At the core of every effective data protection strategy lies a solid business continuity plan. All enterprises need an explicitly defined and routinely tested plan to minimize the potential impact to the workflow when a failure occurs or in the event of a natural disaster. There are several ways to address data protection and most enterprises adopt a combination of these methods, to varying degrees.
Among the primary approaches to data protection are fault tolerance, redundancy, snapshots, replication (local, geographically separate, or both), and backups to nearline storage, VTL, or tape.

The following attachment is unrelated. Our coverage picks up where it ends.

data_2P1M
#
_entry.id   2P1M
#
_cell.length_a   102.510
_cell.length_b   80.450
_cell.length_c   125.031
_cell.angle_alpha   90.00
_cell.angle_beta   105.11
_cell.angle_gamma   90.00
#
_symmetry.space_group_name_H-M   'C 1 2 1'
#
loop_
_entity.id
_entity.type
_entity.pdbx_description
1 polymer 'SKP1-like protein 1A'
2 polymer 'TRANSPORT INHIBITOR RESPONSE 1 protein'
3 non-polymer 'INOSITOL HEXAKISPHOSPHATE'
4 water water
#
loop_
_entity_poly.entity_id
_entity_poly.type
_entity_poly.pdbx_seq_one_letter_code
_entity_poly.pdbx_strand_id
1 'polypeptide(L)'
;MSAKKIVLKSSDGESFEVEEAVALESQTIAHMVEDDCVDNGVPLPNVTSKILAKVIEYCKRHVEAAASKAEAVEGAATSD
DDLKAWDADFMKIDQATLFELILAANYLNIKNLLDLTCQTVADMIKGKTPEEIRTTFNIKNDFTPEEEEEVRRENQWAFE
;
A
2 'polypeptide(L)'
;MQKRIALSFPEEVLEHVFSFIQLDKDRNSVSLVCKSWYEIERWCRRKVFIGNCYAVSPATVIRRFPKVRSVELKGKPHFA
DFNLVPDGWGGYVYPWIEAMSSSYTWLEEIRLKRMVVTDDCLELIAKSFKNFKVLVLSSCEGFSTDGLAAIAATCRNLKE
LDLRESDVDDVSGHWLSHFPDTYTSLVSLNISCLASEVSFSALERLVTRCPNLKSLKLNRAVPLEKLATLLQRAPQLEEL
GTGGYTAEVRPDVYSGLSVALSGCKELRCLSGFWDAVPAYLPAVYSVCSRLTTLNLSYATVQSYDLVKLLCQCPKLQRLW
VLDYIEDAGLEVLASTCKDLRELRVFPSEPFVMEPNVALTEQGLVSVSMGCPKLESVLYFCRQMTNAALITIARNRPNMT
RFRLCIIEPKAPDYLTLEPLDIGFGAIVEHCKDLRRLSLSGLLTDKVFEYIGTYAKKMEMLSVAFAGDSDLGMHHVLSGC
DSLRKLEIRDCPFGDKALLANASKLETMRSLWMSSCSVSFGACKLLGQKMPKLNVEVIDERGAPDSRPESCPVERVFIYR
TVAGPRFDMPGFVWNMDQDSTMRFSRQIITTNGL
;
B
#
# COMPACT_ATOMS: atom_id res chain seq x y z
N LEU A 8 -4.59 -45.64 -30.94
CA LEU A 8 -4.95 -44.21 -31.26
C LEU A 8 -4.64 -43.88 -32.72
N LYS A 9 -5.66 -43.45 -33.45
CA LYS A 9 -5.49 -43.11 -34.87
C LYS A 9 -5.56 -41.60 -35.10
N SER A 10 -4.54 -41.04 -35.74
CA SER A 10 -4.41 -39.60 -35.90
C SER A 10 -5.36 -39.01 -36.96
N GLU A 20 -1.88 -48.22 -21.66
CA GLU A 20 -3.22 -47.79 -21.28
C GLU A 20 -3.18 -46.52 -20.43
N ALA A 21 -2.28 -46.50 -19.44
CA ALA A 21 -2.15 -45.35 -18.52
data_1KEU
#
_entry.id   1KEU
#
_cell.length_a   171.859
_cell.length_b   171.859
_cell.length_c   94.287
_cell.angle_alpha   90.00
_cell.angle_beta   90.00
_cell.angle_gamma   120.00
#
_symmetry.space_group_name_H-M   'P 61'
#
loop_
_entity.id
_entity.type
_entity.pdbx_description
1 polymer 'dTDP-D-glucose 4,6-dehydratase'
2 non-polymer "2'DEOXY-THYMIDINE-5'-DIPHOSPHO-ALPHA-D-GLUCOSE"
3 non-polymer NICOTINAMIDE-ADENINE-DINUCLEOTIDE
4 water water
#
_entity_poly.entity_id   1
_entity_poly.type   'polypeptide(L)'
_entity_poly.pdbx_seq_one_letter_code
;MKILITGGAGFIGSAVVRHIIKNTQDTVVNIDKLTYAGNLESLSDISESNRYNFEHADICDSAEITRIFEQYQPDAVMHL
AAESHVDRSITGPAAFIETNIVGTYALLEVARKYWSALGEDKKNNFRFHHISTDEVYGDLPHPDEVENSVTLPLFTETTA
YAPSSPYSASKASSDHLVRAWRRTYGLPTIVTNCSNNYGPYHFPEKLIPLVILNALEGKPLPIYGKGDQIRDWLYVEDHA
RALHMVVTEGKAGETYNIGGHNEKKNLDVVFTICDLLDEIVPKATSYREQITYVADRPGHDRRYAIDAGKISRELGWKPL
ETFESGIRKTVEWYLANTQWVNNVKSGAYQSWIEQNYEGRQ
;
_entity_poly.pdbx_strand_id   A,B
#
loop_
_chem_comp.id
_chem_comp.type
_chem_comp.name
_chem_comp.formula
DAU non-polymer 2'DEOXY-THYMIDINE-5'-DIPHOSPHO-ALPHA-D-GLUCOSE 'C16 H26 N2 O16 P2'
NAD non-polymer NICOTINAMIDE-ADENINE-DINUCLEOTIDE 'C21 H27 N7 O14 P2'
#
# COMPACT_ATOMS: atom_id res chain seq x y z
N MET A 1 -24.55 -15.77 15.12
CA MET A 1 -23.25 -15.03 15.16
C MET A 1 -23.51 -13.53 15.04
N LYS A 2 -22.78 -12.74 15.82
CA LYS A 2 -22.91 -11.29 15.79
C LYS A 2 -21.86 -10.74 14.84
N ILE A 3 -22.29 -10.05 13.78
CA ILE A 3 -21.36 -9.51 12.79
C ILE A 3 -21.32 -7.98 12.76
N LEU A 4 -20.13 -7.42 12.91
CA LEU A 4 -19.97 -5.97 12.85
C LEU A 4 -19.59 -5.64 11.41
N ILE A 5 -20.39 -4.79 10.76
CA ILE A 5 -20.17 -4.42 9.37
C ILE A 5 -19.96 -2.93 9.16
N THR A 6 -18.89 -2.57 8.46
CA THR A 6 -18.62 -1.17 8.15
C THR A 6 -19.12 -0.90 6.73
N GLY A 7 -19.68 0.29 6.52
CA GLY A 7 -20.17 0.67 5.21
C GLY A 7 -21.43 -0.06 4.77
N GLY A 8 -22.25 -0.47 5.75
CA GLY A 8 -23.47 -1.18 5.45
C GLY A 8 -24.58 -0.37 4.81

Some of these methods are biased towards cost efficiency but have a higher risk associated with them, and others represent a higher cost but also offer an increased level of protection. Two ways to measure cost compared to risk from a data protection point of view are:
Recovery Time Objective (RTO): RTO is the allotted amount of time within a Service Level Agreement (SLA) to recover data. For example, an RTO of four hours means data must be restored and made available within four hours of an outage.
Recovery Point Objective (RPO): RPO is the acceptable amount of data loss that can be tolerated per an SLA. With an RPO of 30 minutes, this is the maximum amount of time that can elapse since the last backup or snapshot was taken.